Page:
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Protective immunity after COVID-19 has been questioned: What can we do without SARS-CoV-2-IgG detection?

Authors
  • Melgaço, Juliana Gil1
  • Azamor, Tamiris2
  • Ano Bom, Ana Paula Dinis2
  • 1 Laboratory of Immunological Technology, Immunobiological Technology Institute, Bio-Manguinhos, Oswaldo Cruz Foundation, FIOCRUZ, Rio de Janeiro, Brazil. Electronic address: [email protected] , (Brazil)
  • 2 Laboratory of Immunological Technology, Immunobiological Technology Institute, Bio-Manguinhos, Oswaldo Cruz Foundation, FIOCRUZ, Rio de Janeiro, Brazil. , (Brazil)
Type
Published Article
Journal
Cellular Immunology
Publisher
Elsevier
Publication Date
Apr 28, 2020
Volume
353
Pages
104114–104114
Identifiers
DOI: 10.1016/j.cellimm.2020.104114
PMID: 32361409
Source
Medline
Language
English
License
Unknown

Abstract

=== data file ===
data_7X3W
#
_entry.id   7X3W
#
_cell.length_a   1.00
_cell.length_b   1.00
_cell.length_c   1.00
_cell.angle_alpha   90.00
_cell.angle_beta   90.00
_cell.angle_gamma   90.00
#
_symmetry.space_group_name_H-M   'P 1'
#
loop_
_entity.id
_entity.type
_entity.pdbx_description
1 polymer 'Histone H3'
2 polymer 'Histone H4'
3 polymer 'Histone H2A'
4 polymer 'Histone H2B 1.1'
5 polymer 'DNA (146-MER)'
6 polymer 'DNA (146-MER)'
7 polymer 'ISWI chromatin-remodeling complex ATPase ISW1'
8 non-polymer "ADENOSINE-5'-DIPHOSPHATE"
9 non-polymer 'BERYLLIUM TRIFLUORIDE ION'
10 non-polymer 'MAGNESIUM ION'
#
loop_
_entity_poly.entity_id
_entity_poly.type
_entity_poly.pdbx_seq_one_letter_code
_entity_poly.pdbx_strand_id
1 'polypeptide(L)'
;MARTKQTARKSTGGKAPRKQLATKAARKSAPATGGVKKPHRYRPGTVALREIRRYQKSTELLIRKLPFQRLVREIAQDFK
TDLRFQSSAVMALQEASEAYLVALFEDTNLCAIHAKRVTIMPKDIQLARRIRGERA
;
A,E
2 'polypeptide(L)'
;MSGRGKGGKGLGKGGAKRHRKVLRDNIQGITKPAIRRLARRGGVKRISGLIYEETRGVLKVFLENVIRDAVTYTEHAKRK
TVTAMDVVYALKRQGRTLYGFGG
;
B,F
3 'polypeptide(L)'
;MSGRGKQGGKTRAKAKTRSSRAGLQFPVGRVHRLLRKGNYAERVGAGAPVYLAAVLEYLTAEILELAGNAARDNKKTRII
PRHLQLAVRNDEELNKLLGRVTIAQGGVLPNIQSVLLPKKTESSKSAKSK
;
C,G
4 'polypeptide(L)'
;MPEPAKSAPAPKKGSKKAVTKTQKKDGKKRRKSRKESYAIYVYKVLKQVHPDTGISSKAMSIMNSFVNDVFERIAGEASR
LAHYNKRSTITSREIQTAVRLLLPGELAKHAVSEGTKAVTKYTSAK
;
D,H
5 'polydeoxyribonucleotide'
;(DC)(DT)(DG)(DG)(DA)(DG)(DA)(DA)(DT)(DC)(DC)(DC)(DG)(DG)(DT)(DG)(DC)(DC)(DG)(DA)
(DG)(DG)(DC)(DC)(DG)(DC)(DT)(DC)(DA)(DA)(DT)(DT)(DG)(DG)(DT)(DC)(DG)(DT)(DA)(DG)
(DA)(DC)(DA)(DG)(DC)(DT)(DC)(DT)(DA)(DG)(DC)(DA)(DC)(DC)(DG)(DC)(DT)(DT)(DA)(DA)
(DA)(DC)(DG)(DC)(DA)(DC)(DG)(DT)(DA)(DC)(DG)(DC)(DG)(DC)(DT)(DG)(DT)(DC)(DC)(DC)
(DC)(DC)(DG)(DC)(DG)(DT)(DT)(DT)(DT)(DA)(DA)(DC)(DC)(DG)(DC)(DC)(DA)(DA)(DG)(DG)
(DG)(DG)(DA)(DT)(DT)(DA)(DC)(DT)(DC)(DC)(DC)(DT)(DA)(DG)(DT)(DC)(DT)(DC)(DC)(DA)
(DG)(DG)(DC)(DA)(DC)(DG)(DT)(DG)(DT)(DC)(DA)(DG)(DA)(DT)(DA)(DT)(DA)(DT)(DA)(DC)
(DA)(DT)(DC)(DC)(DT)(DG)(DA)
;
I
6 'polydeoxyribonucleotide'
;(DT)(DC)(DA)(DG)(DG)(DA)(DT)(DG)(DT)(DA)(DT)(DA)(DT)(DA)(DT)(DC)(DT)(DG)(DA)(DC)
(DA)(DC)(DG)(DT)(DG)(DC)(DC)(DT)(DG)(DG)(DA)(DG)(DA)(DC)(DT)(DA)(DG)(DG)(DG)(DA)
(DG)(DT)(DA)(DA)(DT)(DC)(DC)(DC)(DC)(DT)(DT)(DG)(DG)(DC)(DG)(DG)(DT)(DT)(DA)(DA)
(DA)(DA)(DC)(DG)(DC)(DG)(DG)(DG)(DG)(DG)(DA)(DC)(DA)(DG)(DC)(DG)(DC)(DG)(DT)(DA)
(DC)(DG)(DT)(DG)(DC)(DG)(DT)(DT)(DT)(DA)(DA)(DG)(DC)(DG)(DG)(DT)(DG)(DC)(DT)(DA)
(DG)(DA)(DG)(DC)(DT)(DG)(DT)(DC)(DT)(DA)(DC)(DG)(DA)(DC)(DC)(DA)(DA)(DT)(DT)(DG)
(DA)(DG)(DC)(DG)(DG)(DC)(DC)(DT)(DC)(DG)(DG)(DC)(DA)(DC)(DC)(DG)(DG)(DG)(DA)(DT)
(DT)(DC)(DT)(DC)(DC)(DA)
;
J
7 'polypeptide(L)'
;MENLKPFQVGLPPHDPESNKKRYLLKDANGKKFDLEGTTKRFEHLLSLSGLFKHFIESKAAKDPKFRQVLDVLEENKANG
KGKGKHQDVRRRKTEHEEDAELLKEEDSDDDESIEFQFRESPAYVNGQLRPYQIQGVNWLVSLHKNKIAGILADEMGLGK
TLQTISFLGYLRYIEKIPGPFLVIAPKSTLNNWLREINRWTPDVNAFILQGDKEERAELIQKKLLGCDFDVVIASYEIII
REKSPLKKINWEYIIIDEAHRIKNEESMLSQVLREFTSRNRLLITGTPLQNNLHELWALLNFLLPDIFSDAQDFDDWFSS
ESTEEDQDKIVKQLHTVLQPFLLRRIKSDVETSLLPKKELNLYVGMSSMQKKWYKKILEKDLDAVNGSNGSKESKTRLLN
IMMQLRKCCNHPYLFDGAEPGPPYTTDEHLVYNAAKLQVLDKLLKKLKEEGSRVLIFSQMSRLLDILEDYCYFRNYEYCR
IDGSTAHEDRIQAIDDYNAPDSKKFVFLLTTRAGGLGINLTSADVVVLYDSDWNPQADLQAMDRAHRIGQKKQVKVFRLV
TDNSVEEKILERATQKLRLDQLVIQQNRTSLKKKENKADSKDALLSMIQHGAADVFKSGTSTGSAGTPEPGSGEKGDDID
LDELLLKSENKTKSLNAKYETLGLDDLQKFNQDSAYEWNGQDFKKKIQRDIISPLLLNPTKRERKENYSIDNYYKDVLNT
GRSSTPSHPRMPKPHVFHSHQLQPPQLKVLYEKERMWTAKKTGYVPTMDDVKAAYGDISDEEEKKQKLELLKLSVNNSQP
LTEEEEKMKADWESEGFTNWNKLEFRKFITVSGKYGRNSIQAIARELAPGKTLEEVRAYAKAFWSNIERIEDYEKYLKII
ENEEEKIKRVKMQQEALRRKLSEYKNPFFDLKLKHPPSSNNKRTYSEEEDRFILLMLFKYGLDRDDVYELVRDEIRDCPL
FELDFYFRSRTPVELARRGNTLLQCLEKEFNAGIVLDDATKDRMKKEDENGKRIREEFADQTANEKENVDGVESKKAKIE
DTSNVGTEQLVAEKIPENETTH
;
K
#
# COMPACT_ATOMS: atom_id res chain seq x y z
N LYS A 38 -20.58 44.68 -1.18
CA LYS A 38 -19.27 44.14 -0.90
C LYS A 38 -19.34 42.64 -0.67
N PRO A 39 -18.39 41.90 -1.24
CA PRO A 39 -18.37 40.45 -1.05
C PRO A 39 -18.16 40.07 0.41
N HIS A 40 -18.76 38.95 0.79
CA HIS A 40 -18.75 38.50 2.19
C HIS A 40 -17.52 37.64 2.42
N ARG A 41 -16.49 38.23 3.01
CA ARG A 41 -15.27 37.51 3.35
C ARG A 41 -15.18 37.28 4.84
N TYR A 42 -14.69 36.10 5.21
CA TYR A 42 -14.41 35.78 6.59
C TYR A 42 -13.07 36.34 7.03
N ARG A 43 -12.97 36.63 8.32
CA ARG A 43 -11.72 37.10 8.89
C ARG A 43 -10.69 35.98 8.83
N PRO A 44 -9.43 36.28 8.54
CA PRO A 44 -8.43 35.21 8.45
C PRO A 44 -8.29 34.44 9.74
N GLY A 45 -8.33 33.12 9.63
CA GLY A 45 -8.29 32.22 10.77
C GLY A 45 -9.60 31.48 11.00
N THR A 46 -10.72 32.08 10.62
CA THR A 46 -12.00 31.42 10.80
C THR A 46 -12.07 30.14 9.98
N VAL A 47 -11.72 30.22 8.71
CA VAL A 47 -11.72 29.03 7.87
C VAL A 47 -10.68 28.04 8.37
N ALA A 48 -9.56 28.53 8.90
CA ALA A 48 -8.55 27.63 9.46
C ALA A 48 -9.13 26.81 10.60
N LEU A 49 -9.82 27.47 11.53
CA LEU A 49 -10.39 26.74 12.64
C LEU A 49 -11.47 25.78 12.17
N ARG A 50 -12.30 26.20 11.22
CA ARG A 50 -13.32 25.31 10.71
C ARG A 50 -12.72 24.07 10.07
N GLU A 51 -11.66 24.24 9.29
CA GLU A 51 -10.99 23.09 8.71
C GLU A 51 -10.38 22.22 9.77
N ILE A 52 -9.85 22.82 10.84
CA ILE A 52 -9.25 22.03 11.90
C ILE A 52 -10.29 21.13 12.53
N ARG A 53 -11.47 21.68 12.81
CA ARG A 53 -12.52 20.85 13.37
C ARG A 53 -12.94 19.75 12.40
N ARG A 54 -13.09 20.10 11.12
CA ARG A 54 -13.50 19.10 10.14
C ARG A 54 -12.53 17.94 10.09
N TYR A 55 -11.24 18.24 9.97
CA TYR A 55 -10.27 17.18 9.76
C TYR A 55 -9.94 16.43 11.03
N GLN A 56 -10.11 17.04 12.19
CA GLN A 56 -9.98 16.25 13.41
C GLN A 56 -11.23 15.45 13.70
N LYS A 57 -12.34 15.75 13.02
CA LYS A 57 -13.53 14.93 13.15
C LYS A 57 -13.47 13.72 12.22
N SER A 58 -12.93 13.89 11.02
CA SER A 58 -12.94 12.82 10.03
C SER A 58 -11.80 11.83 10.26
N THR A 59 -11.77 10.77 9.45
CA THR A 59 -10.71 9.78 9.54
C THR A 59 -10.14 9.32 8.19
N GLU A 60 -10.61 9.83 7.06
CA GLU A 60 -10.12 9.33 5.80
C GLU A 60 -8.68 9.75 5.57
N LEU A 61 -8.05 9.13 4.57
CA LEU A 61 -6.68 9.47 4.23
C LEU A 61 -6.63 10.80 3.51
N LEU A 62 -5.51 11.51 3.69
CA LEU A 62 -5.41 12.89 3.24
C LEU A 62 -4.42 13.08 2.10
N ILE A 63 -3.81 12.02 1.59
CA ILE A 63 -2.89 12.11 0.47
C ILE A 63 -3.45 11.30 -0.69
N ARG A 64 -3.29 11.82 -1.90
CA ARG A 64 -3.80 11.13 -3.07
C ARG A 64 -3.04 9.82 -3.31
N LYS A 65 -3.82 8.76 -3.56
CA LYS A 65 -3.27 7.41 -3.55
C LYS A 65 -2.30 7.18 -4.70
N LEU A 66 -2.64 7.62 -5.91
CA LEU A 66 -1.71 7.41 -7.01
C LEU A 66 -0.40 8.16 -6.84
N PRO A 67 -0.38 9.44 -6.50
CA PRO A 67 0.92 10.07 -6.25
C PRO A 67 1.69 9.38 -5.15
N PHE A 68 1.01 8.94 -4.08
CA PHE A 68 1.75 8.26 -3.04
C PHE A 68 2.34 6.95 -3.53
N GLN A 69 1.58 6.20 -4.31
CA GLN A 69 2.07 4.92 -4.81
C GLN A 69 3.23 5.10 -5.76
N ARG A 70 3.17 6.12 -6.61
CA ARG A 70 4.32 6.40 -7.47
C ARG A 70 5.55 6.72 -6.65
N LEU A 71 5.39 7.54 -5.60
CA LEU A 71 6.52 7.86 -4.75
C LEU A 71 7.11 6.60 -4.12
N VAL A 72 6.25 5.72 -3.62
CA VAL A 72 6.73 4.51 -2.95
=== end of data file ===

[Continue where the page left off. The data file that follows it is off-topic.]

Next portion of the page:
Severe acute respiratory syndrome coronavirus 2 (SARS-CoV-2) induces a severe acute respiratory syndrome that is called COVID-19. Clinical manifestations of COVID-19 include diarrhea, pneumonia, lymphopenia, exhausted lymphocytes, and pro-inflammatory cytokine production. Immunology is part of the process of clinical evolution, but there are some questions around immunity-based protection: (1) why some infected people have only mild symptoms of the disease or are asymptomatic; (2) why delayed and weak antibody responses are associated with severe outcomes; and (3) why positivity in molecular tests does not represent protective antibody IgG. Perhaps T cell responses may be the key to solving those questions. SARS-CoV-2-specific memory T cells persist in peripheral blood and may be capable of providing effective information about protective immunity. The T cells studies can be helpful in elucidating the pathways for development of vaccines, therapies, and diagnostics for COVID-19 and for filling these immunology knowledge gaps. Copyright © 2020 Elsevier Inc. All rights reserved.

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